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Encyclopedia > Zero sum fallacy
This article or section should include material from Lump of labour fallacy

A zero-sum fallacy is a logical error committed by assuming that some quantity is constant when it is not. The name comes from a concept in game theory.

In game theory a zero-sum game is one in which the total payout to all participants is constant, regardless of the results. Thus chess is a zero-sum game (when one player wins the other must lose) and so is poker (the total number of chips in the game remaining constant).

The most often cited example of a supposed zero-sum fallacy is in economics, where simplistic arguments might assume that the giving of a certain amount of wealth to one person (e.g. through taxation and subsidy) necessarily results in others losing the same amount of wealth. In fact economic activities can increase or reduce the amount of wealth in the world, making the economic 'game' non zero-sum.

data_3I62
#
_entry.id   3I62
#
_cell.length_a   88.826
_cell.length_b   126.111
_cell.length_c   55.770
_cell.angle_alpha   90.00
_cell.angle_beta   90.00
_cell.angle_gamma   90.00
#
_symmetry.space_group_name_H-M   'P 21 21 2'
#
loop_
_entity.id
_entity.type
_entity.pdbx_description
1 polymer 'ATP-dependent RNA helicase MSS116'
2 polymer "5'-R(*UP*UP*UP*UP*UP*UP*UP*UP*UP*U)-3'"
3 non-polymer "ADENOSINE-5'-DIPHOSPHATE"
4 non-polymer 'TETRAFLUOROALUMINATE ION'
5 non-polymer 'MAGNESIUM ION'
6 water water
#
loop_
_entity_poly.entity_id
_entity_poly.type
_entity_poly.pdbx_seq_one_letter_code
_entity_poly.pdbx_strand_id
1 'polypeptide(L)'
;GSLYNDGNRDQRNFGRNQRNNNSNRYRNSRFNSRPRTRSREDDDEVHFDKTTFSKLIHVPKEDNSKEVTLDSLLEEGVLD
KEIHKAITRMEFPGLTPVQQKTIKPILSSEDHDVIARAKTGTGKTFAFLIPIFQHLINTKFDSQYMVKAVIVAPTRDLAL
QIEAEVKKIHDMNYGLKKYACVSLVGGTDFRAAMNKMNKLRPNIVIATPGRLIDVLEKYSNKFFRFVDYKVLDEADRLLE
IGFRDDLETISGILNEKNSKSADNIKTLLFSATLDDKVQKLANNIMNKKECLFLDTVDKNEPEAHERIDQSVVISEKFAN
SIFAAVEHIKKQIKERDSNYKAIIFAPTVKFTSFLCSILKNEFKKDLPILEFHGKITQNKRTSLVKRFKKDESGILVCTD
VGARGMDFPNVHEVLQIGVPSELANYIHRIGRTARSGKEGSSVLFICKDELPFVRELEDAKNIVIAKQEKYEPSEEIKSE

A more controversial example goes as follows. Green politics postulates a zero-sum game regarding the finite supply of fossil fuels available to mankind. Activities that utilize these resources (coal power, internal combustion, etc) are believed to be irreversibly depleting them and precipitating an energy crisis. Opponents to this school of thought call this example a zero-sum fallacy because they believe that increased fossil fuel use leads to research into more efficient utilization as well as creating more of an economic incentive for locating additional resources. This respectively has the results of lower per capita usage and increased supply.

The contradiction to this fallacy is sometimes summed up in the phrase 'rather than arguing over who gets how much of the pie, increase the size of the pie'.

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